Darshan: So what rights do you actually have as an individual? You have the right to be informed. You have the right of access to that data. You have the right to rectify data that companies have. You have the right to erasure, which is the same as the right to be forgotten, which some people may have heard of. The right to be forgotten being that if something happened in the past that you don't want out there anymore, and it's been long enough, you have the right to ask them to delete that for you. You have the right to restrict processing, the right to data portability. So you can move from one system to the other. And you've got the US doing versions of that now, but the EU has had GDPR now since, I want to say 2018 or so. You have the right to object and the rights related to automated decision making, including profiling.

So why does it matter? In the event of noncompliance, again, you're subject to EU enforcement mechanisms laid out in the GDPR regulation. So to meet these criteria, there was the EU/US privacy data shield. This was basically a framework designed by the US department of commerce and the European Commission and Swiss administration to provide companies on both sides of the Atlantic with a mechanism to comply with data protection requirements when transferring personal data from the European Union and Switzerland to the US in support of transatlantic commerce. On July 12th, 2016, the European Commission deemed that the EU/US privacy shield framework was adequate to enable data transfers under EU law. However, on June 16th 2020, the shield was deemed invalid. It was deemed not to adequately protect the data of European Citizens from US surveillance activities in the same way that they are protected in the EU.

Darshan: Here's the problem with that system. Number one, the European Court of Justice judged that US was basically expected to meet a standard that no European government could meet. So it seems like the US is being singled out. It found that the US surveillance powers threatened the data of Europeans without noting that the European government surveillaince powers pose similar or greater threats to the same data. Then there was the issue of data movement. They struck down the privacy shield, but left other methods for transferring personal data to the US. So if the problem is in US surveillance, it doesn't matter how the data is actually being transferred. It would be subject to the same problems. Then there's the issue of other EU trading partners. Is it mainly just the fact that it's outside the EU? It's oddly myopic because it's focusing on the US, but ignores the surveillance of China, Russia, and other major trading partners of the EU. It leaves this weird situation, which despite all the efforts to protect privacy, the court has made it more difficult to transfer data to the US, but there are no such impediments transferring data to Russia and China, that have done little or nothing to protect personal data, which is usually problematic as well.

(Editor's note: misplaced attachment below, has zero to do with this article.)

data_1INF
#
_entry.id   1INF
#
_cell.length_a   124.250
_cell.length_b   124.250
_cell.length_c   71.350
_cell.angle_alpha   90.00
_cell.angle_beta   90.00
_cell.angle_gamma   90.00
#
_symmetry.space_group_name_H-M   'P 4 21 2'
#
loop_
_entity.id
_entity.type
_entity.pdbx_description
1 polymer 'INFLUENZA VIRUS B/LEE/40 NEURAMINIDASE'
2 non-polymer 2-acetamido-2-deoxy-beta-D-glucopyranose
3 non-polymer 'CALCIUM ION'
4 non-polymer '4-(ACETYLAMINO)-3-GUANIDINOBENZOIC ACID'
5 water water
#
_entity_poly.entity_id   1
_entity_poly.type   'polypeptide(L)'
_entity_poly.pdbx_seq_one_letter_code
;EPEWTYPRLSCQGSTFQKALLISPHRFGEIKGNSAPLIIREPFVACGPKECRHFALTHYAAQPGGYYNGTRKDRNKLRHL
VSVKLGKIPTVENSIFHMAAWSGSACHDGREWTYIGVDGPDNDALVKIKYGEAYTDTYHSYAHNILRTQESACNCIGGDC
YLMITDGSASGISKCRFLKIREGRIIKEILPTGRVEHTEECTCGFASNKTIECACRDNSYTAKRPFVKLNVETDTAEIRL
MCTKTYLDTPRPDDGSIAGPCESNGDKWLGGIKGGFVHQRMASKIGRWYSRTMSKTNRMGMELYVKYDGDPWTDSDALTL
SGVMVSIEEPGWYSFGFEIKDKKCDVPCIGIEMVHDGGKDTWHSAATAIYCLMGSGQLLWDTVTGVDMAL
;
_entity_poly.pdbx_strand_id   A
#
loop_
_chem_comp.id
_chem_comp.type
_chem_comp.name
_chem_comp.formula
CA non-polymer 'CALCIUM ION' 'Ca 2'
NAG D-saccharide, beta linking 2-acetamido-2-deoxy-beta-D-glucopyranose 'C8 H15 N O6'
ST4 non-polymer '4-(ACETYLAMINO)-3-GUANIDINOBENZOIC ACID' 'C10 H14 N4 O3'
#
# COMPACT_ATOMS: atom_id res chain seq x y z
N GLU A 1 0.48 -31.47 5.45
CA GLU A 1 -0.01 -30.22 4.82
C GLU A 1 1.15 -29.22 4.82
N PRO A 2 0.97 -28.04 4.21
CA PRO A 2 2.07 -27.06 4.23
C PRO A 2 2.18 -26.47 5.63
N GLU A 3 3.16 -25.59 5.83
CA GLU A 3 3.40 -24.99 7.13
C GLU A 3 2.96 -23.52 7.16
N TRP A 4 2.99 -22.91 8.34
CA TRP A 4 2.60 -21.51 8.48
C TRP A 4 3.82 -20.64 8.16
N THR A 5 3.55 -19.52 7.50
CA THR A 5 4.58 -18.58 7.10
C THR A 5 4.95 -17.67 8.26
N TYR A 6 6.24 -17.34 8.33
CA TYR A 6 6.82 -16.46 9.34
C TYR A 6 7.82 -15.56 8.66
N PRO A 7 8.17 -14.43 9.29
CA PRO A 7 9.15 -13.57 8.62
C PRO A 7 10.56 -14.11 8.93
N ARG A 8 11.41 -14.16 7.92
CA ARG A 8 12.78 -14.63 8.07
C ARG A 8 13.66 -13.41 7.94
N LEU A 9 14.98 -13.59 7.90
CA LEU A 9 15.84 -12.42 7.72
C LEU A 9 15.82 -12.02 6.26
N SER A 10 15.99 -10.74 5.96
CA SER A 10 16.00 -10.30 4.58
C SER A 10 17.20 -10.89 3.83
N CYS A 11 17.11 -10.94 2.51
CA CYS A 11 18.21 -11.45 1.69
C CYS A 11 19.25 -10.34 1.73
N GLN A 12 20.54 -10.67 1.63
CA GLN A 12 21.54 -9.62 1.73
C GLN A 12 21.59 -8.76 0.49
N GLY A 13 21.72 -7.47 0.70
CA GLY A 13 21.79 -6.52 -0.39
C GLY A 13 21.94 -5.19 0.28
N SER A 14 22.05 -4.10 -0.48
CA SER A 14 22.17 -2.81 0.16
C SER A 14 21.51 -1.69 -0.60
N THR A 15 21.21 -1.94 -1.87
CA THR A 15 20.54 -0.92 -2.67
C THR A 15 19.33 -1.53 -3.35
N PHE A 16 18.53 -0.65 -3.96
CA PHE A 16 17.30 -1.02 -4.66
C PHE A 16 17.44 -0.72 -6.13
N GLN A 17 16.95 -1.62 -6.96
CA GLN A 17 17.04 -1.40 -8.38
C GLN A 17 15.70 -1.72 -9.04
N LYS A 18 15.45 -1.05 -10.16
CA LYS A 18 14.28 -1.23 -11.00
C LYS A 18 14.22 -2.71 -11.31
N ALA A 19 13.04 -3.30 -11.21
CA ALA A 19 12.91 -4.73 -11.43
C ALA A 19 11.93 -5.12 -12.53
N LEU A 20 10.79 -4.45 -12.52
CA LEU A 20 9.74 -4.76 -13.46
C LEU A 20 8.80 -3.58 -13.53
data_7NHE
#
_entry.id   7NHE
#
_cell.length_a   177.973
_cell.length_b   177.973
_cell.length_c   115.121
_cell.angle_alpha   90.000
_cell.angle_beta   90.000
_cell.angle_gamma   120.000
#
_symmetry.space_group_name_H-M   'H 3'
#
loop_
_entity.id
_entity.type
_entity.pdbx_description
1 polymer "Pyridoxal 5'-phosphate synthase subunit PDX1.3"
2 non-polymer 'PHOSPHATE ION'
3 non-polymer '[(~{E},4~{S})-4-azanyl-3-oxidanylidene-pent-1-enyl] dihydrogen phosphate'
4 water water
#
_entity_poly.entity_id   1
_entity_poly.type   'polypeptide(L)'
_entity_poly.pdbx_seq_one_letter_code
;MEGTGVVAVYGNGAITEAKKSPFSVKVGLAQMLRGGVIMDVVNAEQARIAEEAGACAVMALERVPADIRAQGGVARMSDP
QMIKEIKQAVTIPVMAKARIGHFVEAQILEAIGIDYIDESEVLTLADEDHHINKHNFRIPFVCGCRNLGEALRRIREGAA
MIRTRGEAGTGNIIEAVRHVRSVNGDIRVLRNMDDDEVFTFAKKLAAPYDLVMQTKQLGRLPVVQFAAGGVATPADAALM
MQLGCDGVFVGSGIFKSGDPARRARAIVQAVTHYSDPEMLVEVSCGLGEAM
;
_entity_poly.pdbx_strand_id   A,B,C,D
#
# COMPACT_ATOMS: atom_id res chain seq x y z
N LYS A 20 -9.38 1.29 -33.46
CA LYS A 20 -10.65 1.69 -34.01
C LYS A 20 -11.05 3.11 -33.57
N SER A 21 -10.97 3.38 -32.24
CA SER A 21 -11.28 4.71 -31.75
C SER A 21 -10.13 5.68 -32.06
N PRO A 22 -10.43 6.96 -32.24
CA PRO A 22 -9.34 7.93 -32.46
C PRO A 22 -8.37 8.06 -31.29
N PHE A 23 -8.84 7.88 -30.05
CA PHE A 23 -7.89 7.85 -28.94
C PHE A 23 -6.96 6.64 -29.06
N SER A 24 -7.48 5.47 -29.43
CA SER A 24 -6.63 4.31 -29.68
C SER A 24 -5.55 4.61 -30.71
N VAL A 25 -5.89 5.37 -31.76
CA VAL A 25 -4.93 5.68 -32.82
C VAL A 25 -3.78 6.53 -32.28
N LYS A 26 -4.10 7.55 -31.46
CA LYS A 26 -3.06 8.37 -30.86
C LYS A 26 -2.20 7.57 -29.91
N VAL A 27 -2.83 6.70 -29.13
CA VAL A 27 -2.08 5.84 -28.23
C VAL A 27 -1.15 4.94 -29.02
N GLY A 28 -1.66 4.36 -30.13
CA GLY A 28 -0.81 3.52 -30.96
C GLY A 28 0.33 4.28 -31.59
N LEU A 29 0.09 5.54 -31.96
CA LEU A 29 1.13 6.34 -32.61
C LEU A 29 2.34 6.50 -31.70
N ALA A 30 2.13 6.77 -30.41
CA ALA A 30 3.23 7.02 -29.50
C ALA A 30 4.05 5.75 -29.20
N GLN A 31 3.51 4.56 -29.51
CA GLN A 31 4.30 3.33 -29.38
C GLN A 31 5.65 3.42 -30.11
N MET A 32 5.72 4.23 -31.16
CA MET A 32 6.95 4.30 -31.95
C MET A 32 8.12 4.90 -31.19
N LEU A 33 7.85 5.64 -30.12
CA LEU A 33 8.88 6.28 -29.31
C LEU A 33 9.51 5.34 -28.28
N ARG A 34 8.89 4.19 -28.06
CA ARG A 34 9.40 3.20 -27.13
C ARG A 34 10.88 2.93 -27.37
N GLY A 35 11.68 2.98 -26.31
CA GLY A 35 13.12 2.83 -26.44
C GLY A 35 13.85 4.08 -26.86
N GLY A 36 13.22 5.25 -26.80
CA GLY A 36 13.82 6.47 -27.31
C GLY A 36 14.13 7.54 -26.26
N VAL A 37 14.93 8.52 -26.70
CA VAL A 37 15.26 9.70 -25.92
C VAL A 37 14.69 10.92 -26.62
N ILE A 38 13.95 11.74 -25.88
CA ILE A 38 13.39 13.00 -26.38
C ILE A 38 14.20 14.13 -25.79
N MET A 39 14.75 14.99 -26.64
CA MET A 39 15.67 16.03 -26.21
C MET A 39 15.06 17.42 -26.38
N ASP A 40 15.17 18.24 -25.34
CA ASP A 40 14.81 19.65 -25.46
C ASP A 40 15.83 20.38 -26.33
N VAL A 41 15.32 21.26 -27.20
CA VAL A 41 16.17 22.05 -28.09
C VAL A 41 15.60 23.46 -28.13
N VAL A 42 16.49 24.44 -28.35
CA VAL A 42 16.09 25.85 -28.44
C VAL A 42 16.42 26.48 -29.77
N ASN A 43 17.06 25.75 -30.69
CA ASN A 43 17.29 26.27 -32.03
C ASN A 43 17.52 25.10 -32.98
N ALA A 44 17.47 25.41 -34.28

Darshan: Then there was the issue of US security, and the idea is that US surveillance powers extend to European data, even if located in Europe. And this ignores that US data is more protected when it's located in the US than if it's located elsewhere. So that becomes hugely problematic as well. So what is the impact of this? Over 5,000 companies signed up for the privacy shield, which is essentially a self-certified mechanism administered by the US Department of Commerce. However, the ruling left open standard contractual clauses as an appropriate mechanism for onward data transfers, subject to a case by case assessment of the merits of transferring data under this mechanism. Essentially, it's a way that people can still continue to put fines if those mechanisms don't work. Global companies will still be able to operate because contractual clauses are still considered sufficient, but there's an increased level of risk because they do not have the same clear standards set up by the privacy shield.

It also puts companies in a very weird position, a very delicate position, if the data is subpoenaed by US authorities for national security investigations, particularly if the data may run afoul of EU regulations. So in those situations, companies will have to decide whether they want to fight the US government or face immense fines in the EU, which is not very useful. The only real solution is for the US to have a more comprehensive federal privacy legislation that creates a balance between the flow of information and privacy rights. You are seeing this hodgepodge of states doing versions of this. So you've got, for example, the CCPA, and you've got several other states looking at variants of this, but for now we're caught up in a conundrum where privacy rights are not synchronized across the US, and that puts problems for individuals and companies in the EU and the US.

Narrator: This is the DarshanTalks Podcast. Regulatory guy, irregular podcast, with host Darshan Kulkarni. You can find the show on Twitter @darshantalks or the show's website at darshantalks.com.